The 51-year-old is this year celebrating a pair of anniversaries -- 30 years since his first solo album, “Inside,” and 25 for the seminal “Girlfriend,” a breakthrough whose title track was a Top 10 hit and which won Sweet critical raves and status as one of the alt.rock world’s leading artists. He’s accumulated a catalog of 14 of his own albums, plus collaborations with the all-star Thorns and three “Under The Covers” sets with the Bangles’ Susanna Hoffs.
Sweet isn’t about nostalgia, however; He’s looking at a 2017 release for a new album, “Tomorrow Forever,” that was crowdfunded through Kickstarter in exchange for advance copies, Skype calls and customized bronze sculptures. It’s a good opportunity to get, er, inside the man a little as he heads to town...
Like so many artists, Sweet -- who launched his music career in the fertile Athens, Ga., of the 80s, even playing in a duo with R.E.M.’s Michael Stipe -- is surprised when he thinks about how much time has passed since certain landmarks in his caree. “I would say that it seems like a long time ago, when I was in my early 20s and doing all that stuff,” he explains. “On one hand it doesn’t seem like much time has passed, but on those first couple of records I really didn’t exactly know who I was, especially as an artist. I remember when they came to me and said, ‘We think you should be a solo artist -- and use your real name.’ I was like, ‘Really? My name is so embarassing!’ and they’re like, ‘No, it’s really good,’ and the rest is history.”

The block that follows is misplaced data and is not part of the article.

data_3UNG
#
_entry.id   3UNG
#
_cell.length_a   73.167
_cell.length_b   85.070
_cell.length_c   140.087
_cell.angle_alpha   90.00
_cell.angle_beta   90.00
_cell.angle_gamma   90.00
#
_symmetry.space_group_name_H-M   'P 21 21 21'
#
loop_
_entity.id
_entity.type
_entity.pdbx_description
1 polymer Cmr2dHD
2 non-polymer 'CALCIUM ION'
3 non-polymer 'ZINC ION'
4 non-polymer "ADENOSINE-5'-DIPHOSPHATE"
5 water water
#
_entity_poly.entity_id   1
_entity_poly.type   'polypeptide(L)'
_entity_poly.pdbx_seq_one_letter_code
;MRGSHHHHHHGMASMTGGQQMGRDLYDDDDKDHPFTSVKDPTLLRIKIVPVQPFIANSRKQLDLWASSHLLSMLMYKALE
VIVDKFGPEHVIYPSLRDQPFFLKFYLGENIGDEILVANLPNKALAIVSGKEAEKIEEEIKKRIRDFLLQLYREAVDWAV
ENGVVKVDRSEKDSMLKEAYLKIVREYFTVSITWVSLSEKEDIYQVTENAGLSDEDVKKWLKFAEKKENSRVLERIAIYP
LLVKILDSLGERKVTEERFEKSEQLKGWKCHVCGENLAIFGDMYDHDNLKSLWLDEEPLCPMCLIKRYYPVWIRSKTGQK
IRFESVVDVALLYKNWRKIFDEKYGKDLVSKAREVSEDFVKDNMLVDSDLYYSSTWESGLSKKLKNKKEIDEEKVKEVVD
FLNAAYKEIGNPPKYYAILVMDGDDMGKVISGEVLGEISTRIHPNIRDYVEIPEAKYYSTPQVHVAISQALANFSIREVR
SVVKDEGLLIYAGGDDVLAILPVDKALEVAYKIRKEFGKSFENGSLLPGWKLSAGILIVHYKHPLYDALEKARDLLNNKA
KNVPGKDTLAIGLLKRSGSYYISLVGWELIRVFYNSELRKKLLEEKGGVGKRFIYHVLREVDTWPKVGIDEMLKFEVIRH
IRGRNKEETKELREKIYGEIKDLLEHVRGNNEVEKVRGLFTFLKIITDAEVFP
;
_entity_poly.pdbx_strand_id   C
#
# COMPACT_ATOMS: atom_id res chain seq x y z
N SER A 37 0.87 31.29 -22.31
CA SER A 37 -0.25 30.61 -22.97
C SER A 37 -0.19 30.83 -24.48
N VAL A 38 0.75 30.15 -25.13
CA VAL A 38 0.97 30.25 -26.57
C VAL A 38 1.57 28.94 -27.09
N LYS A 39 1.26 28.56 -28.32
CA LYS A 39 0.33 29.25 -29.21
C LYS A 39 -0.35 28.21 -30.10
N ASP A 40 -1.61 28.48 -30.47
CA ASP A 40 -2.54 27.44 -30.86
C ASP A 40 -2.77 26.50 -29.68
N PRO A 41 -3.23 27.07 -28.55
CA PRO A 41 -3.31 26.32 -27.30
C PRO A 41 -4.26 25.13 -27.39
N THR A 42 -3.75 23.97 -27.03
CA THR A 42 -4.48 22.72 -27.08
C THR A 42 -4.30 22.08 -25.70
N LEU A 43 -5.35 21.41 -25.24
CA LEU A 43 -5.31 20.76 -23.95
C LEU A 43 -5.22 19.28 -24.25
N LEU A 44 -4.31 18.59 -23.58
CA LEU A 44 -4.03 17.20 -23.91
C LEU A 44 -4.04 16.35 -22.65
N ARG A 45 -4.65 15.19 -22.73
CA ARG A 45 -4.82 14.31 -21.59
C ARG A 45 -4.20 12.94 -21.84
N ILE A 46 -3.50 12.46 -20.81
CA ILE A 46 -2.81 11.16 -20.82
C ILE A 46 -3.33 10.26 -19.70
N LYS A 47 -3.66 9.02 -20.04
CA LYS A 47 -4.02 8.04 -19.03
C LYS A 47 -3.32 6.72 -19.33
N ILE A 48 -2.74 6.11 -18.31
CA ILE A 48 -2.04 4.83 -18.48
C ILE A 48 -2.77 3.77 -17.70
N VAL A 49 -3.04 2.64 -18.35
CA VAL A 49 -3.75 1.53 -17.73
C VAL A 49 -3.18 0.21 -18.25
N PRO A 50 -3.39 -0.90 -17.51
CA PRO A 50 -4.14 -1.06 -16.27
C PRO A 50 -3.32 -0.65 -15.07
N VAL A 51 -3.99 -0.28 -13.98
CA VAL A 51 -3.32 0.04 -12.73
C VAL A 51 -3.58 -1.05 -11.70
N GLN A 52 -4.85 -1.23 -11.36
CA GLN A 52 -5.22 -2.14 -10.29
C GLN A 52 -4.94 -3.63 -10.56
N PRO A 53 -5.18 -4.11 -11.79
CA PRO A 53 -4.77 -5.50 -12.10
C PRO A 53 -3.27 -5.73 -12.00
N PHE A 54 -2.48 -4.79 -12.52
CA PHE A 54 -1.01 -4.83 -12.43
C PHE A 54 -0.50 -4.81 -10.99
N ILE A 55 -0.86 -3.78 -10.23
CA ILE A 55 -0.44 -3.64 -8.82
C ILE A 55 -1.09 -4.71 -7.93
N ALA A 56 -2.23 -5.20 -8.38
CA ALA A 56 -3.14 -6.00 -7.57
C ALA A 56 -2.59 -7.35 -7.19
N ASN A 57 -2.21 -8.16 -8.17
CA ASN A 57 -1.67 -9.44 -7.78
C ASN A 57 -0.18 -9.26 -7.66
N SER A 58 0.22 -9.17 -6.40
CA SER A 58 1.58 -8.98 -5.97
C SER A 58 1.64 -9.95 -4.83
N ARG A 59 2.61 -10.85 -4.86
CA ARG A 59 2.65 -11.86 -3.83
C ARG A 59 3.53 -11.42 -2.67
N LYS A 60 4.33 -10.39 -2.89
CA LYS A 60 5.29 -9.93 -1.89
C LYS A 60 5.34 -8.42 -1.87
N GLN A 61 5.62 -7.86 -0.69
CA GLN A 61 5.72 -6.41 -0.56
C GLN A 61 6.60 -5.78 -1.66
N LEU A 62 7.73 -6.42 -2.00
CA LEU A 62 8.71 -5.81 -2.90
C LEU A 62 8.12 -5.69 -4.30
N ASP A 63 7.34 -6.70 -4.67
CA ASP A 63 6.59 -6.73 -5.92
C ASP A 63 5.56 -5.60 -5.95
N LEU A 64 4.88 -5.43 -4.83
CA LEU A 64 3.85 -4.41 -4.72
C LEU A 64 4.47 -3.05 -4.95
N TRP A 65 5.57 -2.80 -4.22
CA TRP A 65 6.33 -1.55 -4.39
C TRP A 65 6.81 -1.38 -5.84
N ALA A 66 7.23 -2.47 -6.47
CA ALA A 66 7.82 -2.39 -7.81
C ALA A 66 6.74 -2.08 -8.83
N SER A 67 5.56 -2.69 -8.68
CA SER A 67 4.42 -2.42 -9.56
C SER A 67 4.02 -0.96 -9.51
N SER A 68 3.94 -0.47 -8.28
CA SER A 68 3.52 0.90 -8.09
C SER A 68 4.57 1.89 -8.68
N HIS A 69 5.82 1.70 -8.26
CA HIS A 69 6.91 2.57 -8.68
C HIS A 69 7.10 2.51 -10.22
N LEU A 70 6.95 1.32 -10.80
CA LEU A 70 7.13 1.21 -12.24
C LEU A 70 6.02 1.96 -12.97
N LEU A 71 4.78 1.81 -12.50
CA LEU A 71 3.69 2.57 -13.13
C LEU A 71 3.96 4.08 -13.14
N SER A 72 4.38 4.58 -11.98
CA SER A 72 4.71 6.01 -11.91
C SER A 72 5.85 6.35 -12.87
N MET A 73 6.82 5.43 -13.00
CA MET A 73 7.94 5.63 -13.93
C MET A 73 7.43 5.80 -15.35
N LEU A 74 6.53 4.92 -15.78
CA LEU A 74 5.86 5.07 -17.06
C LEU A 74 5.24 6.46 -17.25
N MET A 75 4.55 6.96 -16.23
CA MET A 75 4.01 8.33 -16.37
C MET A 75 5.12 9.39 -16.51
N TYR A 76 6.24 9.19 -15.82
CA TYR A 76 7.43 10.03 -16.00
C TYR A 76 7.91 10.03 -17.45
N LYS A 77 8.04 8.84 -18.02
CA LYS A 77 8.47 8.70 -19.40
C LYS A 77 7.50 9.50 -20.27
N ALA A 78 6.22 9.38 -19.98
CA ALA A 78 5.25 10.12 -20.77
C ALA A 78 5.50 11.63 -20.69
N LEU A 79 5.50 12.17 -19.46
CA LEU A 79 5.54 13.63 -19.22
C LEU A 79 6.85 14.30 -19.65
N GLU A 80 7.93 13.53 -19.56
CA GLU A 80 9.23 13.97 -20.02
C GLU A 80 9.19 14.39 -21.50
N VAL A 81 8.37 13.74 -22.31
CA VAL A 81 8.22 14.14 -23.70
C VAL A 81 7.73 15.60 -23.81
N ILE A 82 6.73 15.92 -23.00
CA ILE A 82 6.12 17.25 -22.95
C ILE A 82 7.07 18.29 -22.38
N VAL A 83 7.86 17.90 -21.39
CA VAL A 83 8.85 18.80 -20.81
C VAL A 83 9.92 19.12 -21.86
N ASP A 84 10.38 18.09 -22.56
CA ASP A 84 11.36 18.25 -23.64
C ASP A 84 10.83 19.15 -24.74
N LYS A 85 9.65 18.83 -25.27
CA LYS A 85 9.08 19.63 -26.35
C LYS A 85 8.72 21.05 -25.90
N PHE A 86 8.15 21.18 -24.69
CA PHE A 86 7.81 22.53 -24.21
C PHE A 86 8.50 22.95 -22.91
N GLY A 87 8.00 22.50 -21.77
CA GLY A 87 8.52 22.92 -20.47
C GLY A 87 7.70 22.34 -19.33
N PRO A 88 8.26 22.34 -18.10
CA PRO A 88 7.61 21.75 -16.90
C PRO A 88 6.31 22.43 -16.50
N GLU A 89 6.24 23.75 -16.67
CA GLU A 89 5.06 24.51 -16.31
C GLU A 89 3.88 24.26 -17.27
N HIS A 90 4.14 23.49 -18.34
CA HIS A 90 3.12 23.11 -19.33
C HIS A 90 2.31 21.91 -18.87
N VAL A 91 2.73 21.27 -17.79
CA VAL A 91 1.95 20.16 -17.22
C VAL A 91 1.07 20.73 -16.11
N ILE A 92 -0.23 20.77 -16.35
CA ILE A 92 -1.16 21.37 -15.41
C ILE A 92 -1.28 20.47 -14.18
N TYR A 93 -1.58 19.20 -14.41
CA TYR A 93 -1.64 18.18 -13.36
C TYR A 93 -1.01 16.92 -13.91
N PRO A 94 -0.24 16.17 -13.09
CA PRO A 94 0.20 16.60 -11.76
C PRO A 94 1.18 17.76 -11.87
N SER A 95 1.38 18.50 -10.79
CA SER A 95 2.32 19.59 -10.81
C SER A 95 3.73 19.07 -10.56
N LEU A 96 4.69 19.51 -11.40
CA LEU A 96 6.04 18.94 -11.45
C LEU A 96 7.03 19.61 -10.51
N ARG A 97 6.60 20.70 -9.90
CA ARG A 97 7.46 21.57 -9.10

Sweet says that he doesn’t need a special anniversary to keep him feeling fond about “Girlfriend” and what it means to his career. “It hadn’t occurred to me that there’s another anniversary,” he notes. “We did a lot for the 20th anniversary. I’m just happy that it’s remembered in some way and that we can go on tour and that people who found that record are still around and care about my other music, so it’s great.”
Sweet is confident he has the goods to please those fans on the upcoming “Tomorrow Forever,” which includes collaborations with keyboardist Rod Argent, Gary Louris of the Jayhawks and Bangles drummer Debbi Peterson. “I think it’s really grounded,” he says. “Some of it’s really power poppy. Some of it’s heavier, but I’d say not really super-rock, exactly. There’s also some kind of super poppy things, more jangley, and then there’s some really moody, slow stuff. I tried to get all kinds of things in there. It feels vital. It feels strong and fresh, and that make sme feel really happy.”
• Matthew Sweet
• Sunday, Sept. 11. Doors open at 8 p.m.
• The Magic Bag, 22920 Woodward Ave., Ferndale.
• Tickets are $22.
• Call 248-544-1991 or visit themagicbag.com.
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